The extended opening piece “End of Capstan Bars” begins with ambient sounds of object clatter and muffled noises of indeterminate origin that gradually assume a more musical formation, as if the three collaborators are feeling their way along, collectively shaping the material in the moment. Dense piano-generated clusters appear in tandem with percussive rumble and cymbal shadings, with Nilsen's presence more subliminal in the early going but becoming more pronounced as the piece unfolds. On the second side, Phillips's dense clusters nicely dovetail with Nilsen's electronics to generate a dronescape during the opening part of “Swallow” before Belfi splits it apart with a series of drum and cymbal punctuations. It's during the recording's second half that the material takes a more aggressive turn, with the rolling piano patterns, electronic cloud mass, and now-insistent drumming building into an ever-intensifying whole.

The Swifter exudes a rather Touch-like quality in the patient and explorative mindset the three participants bring to the project and in the restrained manner by which the material develops. No jarring detonations occur but instead carefully considered interplay, with each musician acting more as sound colourist than conventional soloist; Phillips, for example, uses the piano less for voicing themes than as a percussive device. There are times, however, when that reticent approach results in what seems like a missed opportunity, such as when Phillips initiates “Neap Tide” with a chiming pattern of Reich-styled repetitions that the others only tentatively respond to with subtle expressions rather than exploiting the dynamic potential offered by the pianist's playing.

[…] The Swifter combine their desire to record in an open, public space with the nautical aspects of their namesake. They aurally transform the alter into the hull of a ship, which bulges and splits as the group grace their makeshift platform. The transpiring set plays on these themes through track titles in addition to the coarse reverberation that clings to Phillips’ trembling keys and Belfi’s sporadic percussion, a delicate vessel at the mercy of a cascading body of water, chopping and slipping in tempo and rhythm. The ambiance embodies tumultuous quality, which exposes one of the central reasons for choosing this space: The Swifter utilize the loss of acoustic control that was wonderfully harnessed by A Winged Victory For The Sullen and use it here to bridge switches in pace that are so curiously explored on, for example, the second half of “Neap Tide,” which folds tidy and repetitive high notes into slowly encroaching percussion before breaking off into an imposing drone. Where these projects diverge somewhat is in their apparent mood; an air of uncertainty bisects the seemingly improvised jams this inconspicuous trio conjure as Nilsen feeds Phillips’ beautiful renditions through his wily circuitry.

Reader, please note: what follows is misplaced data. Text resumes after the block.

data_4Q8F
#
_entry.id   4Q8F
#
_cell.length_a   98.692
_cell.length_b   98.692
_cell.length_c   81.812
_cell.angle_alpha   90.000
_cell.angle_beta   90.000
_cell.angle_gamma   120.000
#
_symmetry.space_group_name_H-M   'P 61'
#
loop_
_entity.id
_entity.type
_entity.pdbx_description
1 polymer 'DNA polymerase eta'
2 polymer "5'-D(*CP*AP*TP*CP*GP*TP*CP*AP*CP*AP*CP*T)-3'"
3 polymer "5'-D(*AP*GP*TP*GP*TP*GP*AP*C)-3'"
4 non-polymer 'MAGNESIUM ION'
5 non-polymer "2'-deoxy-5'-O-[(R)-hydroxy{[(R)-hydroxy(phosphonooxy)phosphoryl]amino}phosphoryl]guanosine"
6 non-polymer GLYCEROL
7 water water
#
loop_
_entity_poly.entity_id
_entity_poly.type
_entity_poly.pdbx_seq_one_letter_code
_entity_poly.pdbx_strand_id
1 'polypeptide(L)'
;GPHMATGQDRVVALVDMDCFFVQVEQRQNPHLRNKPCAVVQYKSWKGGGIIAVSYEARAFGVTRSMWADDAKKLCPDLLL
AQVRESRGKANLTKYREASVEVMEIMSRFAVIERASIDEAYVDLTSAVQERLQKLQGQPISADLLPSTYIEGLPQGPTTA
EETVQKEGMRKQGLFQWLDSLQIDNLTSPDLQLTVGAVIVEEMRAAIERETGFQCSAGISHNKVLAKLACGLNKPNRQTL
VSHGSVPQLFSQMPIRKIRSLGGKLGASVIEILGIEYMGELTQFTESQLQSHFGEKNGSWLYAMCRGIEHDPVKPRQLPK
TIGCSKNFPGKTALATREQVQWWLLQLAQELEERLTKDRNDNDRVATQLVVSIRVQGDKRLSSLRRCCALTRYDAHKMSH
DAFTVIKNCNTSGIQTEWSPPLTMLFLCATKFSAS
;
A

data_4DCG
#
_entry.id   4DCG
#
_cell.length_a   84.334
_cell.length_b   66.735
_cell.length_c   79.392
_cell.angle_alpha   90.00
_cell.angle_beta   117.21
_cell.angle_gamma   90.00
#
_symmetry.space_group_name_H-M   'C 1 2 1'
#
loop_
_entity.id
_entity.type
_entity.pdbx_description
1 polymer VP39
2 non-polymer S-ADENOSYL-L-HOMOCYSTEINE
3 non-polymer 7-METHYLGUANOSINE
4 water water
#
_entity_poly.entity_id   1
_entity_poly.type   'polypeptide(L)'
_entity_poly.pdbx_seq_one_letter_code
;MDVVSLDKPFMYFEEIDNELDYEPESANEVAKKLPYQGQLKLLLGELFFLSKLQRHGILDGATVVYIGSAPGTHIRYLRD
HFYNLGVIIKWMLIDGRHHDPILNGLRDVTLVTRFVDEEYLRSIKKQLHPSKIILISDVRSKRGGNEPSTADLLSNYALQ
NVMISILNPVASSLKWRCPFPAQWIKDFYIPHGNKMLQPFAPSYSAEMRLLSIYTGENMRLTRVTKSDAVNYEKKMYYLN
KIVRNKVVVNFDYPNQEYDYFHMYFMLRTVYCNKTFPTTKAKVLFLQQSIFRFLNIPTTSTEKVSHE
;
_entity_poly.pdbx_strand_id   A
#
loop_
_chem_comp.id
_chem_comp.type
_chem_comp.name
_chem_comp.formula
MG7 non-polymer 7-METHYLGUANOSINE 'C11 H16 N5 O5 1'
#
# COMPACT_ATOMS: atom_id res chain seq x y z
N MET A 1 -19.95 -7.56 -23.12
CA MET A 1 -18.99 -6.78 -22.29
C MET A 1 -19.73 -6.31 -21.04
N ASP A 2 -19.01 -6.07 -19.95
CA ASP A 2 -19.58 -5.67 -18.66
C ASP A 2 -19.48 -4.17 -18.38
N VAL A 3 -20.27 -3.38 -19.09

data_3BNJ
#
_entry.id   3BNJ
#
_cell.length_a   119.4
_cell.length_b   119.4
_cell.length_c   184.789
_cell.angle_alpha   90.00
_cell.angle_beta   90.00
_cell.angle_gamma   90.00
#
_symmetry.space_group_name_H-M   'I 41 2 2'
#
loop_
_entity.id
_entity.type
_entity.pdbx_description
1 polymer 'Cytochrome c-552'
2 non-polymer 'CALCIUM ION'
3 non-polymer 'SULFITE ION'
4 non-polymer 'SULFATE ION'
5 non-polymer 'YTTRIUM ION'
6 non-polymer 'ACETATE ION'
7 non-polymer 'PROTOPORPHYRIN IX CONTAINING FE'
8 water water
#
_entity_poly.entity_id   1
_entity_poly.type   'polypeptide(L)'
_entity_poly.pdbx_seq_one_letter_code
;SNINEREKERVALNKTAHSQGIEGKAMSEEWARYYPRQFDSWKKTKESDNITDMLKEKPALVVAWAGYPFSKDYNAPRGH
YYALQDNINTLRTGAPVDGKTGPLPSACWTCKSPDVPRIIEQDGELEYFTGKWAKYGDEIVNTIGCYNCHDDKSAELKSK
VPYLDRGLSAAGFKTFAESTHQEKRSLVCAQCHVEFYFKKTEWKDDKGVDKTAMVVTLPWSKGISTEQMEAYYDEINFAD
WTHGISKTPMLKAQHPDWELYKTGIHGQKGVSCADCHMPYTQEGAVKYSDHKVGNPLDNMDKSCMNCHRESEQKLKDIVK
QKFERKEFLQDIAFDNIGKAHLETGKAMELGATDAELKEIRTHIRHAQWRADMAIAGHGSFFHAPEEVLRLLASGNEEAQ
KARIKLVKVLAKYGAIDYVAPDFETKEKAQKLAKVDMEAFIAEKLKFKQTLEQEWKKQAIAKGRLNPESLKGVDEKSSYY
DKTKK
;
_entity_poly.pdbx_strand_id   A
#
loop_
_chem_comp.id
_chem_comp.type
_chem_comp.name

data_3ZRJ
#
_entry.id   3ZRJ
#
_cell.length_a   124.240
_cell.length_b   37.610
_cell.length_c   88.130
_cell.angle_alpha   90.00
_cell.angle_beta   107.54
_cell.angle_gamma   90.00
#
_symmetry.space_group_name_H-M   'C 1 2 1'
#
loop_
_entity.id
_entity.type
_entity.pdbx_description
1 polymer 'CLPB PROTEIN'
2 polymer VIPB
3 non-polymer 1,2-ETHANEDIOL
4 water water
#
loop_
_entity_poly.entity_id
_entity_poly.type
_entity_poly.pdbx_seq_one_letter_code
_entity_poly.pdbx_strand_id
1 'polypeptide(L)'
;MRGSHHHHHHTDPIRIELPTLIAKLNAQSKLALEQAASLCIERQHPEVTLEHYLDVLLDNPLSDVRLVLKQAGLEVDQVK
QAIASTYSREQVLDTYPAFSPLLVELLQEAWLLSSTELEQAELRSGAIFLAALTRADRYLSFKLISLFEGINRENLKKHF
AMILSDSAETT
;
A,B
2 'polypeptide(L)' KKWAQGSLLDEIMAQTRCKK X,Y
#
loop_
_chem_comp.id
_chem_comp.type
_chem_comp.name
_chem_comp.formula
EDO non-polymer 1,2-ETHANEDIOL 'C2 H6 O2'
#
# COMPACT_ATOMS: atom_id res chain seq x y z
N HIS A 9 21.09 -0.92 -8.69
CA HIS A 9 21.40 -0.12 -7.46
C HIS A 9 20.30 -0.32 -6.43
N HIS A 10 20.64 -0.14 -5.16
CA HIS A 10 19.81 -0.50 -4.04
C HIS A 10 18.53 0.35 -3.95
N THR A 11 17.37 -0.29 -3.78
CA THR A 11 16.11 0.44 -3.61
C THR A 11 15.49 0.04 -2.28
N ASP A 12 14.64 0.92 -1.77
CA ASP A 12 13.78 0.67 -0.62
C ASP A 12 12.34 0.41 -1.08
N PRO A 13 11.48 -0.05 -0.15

Such subtle moments are also alluded to in the seafaring references that trickle across The Swifter’s tracklist. The interplay amid the stone-wall acoustics of Grunewald and the unyoked compositions that spill out over its decks create the most forsaken, precarious sensations — the sound of a bow creaking on “Swallow” or the rapid engulf of piano and percussion patchwork on “Wave Guidance Allows Three.” This is a project that remains loyal to its underlying themes while leaning heavily on the interference, or even the guidance, of environmental surroundings. The four resulting tracks bolster the groups’ decision to record at Grunewald while emphasizing their intent on using the building as a vehicle as opposed to exploring the possibility of lacing their songs with a message that veers anywhere outside of sonic temperament. In this case, it makes for an absorbing, resplendent listen that pulls on the unique talents of each musician, despite the isolated and forceful pieces they present here. A manically inspired protest album this is not, but through utilizing the capacity of their venue, The Swifter have cultivated a celestially enchanting debut.

[read the full review at]